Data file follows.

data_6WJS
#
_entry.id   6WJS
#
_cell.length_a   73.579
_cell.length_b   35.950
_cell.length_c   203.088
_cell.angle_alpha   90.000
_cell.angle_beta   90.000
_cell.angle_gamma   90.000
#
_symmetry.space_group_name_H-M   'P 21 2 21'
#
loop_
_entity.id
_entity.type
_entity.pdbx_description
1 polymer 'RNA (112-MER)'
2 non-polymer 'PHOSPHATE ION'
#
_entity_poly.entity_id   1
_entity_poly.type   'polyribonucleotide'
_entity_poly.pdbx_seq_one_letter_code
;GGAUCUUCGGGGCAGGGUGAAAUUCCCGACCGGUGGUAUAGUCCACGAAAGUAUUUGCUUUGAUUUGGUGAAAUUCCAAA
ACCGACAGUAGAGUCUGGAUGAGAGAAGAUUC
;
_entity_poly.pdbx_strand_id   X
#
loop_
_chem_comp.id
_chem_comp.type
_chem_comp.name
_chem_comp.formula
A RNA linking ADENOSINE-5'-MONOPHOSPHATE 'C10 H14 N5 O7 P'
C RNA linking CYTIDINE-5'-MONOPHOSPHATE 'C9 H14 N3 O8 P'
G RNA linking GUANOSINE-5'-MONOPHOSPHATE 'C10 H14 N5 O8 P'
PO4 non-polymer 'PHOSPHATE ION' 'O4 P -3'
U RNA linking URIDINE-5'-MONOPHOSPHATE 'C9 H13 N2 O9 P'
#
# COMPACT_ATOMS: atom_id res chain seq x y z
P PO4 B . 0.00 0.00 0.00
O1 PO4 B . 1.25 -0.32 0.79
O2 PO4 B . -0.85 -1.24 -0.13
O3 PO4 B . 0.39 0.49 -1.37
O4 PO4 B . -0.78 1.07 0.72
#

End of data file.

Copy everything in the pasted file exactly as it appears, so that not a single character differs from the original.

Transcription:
data_6WJS
#
_entry.id   6WJS
#
_cell.length_a   73.579
_cell.length_b   35.950
_cell.length_c   203.088
_cell.angle_alpha   90.000
_cell.angle_beta   90.000
_cell.angle_gamma   90.000
#
_symmetry.space_group_name_H-M   'P 21 2 21'
#
loop_
_entity.id
_entity.type
_entity.pdbx_description
1 polymer 'RNA (112-MER)'
2 non-polymer 'PHOSPHATE ION'
#
_entity_poly.entity_id   1
_entity_poly.type   'polyribonucleotide'
_entity_poly.pdbx_seq_one_letter_code
;GGAUCUUCGGGGCAGGGUGAAAUUCCCGACCGGUGGUAUAGUCCACGAAAGUAUUUGCUUUGAUUUGGUGAAAUUCCAAA
ACCGACAGUAGAGUCUGGAUGAGAGAAGAUUC
;
_entity_poly.pdbx_strand_id   X
#
loop_
_chem_comp.id
_chem_comp.type
_chem_comp.name
_chem_comp.formula
A RNA linking ADENOSINE-5'-MONOPHOSPHATE 'C10 H14 N5 O7 P'
C RNA linking CYTIDINE-5'-MONOPHOSPHATE 'C9 H14 N3 O8 P'
G RNA linking GUANOSINE-5'-MONOPHOSPHATE 'C10 H14 N5 O8 P'
PO4 non-polymer 'PHOSPHATE ION' 'O4 P -3'
U RNA linking URIDINE-5'-MONOPHOSPHATE 'C9 H13 N2 O9 P'
#
# COMPACT_ATOMS: atom_id res chain seq x y z
P PO4 B . 0.00 0.00 0.00
O1 PO4 B . 1.25 -0.32 0.79
O2 PO4 B . -0.85 -1.24 -0.13
O3 PO4 B . 0.39 0.49 -1.37
O4 PO4 B . -0.78 1.07 0.72
#